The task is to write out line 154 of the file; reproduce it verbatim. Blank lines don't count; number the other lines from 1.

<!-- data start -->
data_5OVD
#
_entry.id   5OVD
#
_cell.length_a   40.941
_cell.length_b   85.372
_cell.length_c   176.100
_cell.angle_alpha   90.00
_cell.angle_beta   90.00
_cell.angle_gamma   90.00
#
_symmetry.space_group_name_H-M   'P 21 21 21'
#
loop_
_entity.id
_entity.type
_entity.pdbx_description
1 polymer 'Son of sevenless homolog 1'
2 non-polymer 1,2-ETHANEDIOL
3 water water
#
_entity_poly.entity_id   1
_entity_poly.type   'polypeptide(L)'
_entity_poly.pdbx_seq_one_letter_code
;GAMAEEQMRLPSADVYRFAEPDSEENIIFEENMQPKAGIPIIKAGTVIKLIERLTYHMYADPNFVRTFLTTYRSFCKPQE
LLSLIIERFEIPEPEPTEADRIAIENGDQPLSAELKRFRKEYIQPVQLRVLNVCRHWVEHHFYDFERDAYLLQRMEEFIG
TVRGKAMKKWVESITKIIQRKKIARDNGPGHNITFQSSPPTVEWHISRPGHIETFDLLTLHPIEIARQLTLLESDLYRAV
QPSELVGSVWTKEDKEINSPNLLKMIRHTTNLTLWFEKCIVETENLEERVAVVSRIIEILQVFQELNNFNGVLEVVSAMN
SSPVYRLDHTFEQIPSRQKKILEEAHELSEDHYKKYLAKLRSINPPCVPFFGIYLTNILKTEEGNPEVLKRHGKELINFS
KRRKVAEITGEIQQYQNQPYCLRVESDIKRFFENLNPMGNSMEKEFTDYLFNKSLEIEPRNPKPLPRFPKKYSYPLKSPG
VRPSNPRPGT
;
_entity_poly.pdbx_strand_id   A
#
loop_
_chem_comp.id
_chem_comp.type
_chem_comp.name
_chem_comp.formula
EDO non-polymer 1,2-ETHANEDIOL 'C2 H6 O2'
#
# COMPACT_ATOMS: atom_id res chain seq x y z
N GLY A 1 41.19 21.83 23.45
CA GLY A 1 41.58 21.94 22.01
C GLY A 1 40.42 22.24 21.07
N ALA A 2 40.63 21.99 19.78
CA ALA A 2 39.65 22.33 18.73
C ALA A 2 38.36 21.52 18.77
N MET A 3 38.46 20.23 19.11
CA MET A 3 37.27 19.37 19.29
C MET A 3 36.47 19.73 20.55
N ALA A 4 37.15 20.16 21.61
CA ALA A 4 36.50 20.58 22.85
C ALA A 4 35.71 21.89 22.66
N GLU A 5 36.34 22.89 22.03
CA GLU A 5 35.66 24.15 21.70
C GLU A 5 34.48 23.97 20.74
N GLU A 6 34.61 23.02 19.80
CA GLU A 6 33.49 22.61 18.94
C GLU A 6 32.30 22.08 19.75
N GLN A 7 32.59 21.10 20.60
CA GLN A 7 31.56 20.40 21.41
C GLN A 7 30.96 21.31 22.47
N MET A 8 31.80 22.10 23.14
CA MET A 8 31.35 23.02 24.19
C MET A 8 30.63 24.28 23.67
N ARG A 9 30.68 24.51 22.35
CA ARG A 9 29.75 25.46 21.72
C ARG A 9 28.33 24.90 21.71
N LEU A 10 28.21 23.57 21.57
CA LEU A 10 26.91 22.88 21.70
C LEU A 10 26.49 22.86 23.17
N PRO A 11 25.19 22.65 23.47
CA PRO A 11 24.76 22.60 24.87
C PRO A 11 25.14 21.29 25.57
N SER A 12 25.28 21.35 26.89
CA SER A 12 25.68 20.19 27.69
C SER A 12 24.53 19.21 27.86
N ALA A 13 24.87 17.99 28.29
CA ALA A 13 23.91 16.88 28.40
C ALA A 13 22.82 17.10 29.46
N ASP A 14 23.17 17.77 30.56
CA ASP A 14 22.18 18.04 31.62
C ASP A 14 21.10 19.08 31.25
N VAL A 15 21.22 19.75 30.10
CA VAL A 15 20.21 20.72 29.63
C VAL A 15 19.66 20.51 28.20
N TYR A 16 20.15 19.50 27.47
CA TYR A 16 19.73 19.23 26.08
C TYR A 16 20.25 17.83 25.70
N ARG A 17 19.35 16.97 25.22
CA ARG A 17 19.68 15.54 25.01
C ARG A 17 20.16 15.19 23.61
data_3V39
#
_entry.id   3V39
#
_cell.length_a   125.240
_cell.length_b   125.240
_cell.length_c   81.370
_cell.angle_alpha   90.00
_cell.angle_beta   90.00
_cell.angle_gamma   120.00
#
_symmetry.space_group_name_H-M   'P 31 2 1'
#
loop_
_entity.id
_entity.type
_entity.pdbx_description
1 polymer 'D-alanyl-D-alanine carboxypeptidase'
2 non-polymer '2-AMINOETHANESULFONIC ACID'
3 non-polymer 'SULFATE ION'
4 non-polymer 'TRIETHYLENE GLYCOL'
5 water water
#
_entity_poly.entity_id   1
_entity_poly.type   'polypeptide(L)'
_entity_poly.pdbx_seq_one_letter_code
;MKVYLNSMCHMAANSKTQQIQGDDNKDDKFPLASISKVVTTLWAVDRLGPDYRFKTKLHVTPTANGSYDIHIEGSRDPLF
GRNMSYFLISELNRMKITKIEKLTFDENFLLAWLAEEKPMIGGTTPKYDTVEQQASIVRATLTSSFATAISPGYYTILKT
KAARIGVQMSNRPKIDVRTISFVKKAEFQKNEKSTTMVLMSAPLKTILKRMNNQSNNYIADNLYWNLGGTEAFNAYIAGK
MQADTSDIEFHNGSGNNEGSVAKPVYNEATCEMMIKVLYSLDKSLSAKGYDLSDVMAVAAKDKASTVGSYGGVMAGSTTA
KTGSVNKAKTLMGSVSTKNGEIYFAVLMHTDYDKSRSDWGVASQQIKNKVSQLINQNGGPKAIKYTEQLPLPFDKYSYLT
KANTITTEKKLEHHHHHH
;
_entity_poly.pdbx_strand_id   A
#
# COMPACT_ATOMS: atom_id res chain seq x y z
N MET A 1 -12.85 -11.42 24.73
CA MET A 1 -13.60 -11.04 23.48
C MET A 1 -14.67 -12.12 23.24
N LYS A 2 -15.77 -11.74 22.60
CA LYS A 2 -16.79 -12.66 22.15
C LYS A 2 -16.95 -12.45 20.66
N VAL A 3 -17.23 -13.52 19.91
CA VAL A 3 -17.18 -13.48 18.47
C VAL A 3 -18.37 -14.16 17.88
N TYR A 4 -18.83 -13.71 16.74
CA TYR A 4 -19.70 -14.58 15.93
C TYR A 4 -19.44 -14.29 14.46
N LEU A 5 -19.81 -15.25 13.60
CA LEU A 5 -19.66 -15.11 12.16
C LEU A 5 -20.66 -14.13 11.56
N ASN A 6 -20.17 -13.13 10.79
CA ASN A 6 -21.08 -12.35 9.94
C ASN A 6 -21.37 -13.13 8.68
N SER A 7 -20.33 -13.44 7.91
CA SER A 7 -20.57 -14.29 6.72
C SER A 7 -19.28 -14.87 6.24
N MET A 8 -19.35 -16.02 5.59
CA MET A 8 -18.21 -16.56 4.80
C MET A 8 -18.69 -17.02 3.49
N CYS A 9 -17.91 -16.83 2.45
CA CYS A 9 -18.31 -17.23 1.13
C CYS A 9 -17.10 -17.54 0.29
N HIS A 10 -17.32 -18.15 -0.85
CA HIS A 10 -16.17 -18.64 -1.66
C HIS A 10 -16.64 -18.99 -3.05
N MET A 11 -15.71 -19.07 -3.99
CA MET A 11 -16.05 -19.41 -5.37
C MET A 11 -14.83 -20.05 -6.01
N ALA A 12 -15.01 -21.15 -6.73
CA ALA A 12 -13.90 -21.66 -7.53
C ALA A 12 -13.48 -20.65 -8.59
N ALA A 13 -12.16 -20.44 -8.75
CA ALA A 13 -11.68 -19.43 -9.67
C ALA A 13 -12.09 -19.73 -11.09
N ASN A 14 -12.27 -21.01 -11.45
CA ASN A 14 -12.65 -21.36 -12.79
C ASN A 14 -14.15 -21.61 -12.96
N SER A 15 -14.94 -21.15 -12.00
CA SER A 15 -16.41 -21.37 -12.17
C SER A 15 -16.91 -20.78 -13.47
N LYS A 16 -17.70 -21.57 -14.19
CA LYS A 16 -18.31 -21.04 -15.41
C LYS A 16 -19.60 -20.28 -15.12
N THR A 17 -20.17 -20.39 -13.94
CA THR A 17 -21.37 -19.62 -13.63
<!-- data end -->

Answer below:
N CYS A 9 -17.91 -16.83 2.45